Literature Live from the Bay Street Theater !, a BOCES-approved arts in education program featuring performances of famous literary works to middle and high school students, returns with a wild take on Shakespeare Macbeth, a new method of distribution and a relentless effort to make it happen.
While Bay Street Theater reopened for in-person performances this summer, local schools weren’t quite ready to sign their students up for theatrical outings, so Bay Street had to get creative. They decided on a pre-recorded performance that would be rehearsed in three days, toured in less than a week, and available on demand in early November. At first glance, it seems like a brutal, almost impossible battle, but the Bay Street army was filled with titans.
Director Allen O’Reilly (King Duncan), Director of Education and Community Outreach for Bay Street, led the charge, recruiting six other actors to join him in 24 roles: Matthew Henerson (Macbeth), Erin Margaret Pettigrew (Lady Macbeth), Genevieve Simon (Malcolm), Joe Pallister (Macduff), Teresa DeBerry (Ross) and Gabe Portuondo (Banquo). As associate artist with Georgia Shakespeare for 24 seasons, with a dozen Macbeth productions to his credit as an actor and / or director, O’Reilly was well suited to the difficult task at hand.
For the setting, Scotland of 1963 was chosen, as it is both a distant past for teenagers and recent enough that the Bay Street collection of contemporary costumes come in handy. As O’Reilly explains, “If you can tell the story with Armani as well, if not better than armor, go with the Armani.”
Inspired by Flight over a cuckoo’s nest, Castle Inverness has been replaced by a barren sanatorium, where Macbeth resides as a mentally ill living the nightmare of this classic tragedy. Witches are also changed – now functional nurses and orderlies harvesting limbs and viscera from the battlefield to use in their disreputable brews.
While O’Reilly had to shorten the play to a comfortable screening time – plus the extra conversation between the show’s creators and cast – none of Shakespeare’s English was altered in any way.
Despite the shorthand script, the challenge of memorizing his role in just three days was an ambitious goal, especially for the lead character actor who (in the original script) speaks a total of 715 lines, versus the second most frequent of the room. speaker, Lady Macbeth, at 259 lines. Wisely, O’Reilly chose a Macbeth veteran, Henerson, who had performed in the show five times before Bay Street and twice as Macbeth himself, and he was eager to get back to the play.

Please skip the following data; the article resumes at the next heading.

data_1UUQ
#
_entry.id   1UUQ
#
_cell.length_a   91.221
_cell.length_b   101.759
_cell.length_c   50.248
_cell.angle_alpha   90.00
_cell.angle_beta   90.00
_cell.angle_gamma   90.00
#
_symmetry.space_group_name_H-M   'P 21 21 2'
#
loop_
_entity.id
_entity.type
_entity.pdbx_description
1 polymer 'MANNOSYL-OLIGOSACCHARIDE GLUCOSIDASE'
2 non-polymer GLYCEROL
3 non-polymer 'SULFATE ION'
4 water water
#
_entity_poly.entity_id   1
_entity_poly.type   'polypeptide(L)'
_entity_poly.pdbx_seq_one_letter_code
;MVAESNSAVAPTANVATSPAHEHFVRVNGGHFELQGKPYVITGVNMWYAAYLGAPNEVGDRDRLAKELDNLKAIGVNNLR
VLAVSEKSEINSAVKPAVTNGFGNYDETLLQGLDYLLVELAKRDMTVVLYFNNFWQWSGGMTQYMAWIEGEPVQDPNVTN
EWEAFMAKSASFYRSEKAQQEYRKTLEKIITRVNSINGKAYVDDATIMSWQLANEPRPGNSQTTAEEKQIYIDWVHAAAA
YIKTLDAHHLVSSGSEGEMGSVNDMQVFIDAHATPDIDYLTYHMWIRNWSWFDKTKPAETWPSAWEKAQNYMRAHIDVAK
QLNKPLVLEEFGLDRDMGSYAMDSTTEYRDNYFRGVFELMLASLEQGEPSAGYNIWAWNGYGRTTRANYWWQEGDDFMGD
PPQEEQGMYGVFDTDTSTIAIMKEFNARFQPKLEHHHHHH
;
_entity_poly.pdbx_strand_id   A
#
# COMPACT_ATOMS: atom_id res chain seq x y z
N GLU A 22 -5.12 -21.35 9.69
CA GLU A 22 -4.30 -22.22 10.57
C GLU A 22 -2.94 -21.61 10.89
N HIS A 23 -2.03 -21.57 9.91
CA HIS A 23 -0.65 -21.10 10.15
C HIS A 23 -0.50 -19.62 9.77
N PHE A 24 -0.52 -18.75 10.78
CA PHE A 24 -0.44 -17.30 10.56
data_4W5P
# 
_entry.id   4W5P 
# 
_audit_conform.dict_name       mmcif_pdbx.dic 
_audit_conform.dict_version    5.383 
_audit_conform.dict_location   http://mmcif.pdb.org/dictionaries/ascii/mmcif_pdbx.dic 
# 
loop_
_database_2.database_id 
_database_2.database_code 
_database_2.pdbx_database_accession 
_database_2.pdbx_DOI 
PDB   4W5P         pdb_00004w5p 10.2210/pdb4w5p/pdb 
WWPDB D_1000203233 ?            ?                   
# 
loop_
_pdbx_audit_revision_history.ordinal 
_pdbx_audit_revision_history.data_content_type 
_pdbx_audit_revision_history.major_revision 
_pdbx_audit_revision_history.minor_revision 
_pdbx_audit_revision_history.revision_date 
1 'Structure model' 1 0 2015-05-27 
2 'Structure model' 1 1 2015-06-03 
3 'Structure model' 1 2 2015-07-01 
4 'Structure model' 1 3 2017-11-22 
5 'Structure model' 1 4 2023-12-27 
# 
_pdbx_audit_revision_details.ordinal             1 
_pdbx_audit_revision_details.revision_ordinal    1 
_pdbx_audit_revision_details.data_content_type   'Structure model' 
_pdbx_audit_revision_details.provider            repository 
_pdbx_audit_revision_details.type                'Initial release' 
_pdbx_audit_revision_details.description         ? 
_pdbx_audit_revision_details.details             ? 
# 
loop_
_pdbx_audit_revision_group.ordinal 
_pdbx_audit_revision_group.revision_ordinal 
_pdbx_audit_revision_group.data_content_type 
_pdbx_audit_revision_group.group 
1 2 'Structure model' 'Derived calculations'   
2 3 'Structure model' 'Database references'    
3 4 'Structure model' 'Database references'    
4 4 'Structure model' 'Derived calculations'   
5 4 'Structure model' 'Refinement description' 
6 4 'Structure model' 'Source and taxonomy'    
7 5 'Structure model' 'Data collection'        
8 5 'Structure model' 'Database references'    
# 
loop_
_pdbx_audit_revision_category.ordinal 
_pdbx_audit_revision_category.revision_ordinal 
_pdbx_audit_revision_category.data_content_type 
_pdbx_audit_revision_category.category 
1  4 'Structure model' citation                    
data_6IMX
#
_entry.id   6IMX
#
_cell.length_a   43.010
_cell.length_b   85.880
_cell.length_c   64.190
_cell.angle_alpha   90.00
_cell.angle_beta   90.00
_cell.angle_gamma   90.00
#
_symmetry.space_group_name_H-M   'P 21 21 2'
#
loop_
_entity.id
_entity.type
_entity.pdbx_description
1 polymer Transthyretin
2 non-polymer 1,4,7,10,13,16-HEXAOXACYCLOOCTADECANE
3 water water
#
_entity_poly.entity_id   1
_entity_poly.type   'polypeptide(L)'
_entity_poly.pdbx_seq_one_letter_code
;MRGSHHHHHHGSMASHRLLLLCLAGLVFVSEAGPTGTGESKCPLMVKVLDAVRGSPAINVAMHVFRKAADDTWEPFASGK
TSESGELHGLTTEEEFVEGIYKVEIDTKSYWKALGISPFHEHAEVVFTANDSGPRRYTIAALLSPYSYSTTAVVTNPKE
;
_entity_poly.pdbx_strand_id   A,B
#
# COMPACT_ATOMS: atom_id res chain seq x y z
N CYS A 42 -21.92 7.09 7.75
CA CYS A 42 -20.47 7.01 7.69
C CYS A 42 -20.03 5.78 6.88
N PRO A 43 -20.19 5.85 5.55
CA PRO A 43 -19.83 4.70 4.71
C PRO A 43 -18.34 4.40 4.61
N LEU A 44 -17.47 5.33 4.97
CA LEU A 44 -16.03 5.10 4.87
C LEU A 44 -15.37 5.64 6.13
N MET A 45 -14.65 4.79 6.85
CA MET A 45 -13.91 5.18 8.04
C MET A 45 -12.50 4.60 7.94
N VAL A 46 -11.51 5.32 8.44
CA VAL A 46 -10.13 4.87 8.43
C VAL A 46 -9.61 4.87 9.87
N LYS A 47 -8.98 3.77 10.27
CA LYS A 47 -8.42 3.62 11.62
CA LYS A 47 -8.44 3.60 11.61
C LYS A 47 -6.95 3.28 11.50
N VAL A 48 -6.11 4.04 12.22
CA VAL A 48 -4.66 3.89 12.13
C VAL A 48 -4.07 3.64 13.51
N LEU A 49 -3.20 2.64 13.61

“That’s the wonderful thing about these pieces: every time you come in contact with them – whether you watch them, read them or do them – you pull out something new,” Henerson shares, adding that his image of Macbeth after watching Jon Finch’s performance was that of a talkative thug. “This time I realized that I don’t know if Macbeth is a thug, but he’s much more comfortable with the physical world than the mental world. In fact, it is the world of the mind that destroys it.
Henerson praises all of the cast and crew, saying this seemingly impossible job “could have been a nightmare process, but it was pure delight.” And the dreaded choreographed sword fight between Macbeth and Macduff at the end of the play? Combat director Rick Sordelet trained Henerson and Pallister and filmed in about half an hour. “A real magician! Henerson calls him.
O’Reilly shares that the themes he chose to put forward were how people deal with death, with an emphasis on the implicit death of the Macbeth’s child and the empty nest he left for them , and free will. “It may appear, in this production, that we are highlighting the functions of witches and the influence they have on Macbeth,” he says. “They are perhaps more ubiquitous than in most other productions, which in my opinion worked well for that, but that being said, they don’t put the knife in his hand.”
Whether Shakespeare pushes definable lessons to be drawn from these themes or simply ponders them is up for debate, but doing so may miss the point.
“I don’t think Shakespeare was in the lessons business. I think it’s tempting to think of Shakespeare, because he’s a surprisingly good writer, as sort of writing for the ages and writing for people to think about his great thoughts hundreds of years into the future. He wrote to make money, ”says Henerson, adding that the playwright’s goal was largely entertainment and that’s what will keep young people engaged today. “I would like the students to find the play exciting and suspenseful. I want the students to lean towards Shakespeare, because there is so much in Shakespeare both directly but mostly seen in the theater – there is so much that he has to offer us when it comes to understanding the human condition, and as far as good, solid fun goes.
Bay street Macbeth completed filming on October 22, and students will be able to enjoy the fruits of their labor via free on-demand streaming for schools from Monday, November 8 through Sunday, December 5. The general public can access on-demand streaming for $ 20 starting Tuesday, November 9.
Tickets are available at the box office by calling 631-725-9500 Tuesday through Sunday or 24/7 at baystreet.org.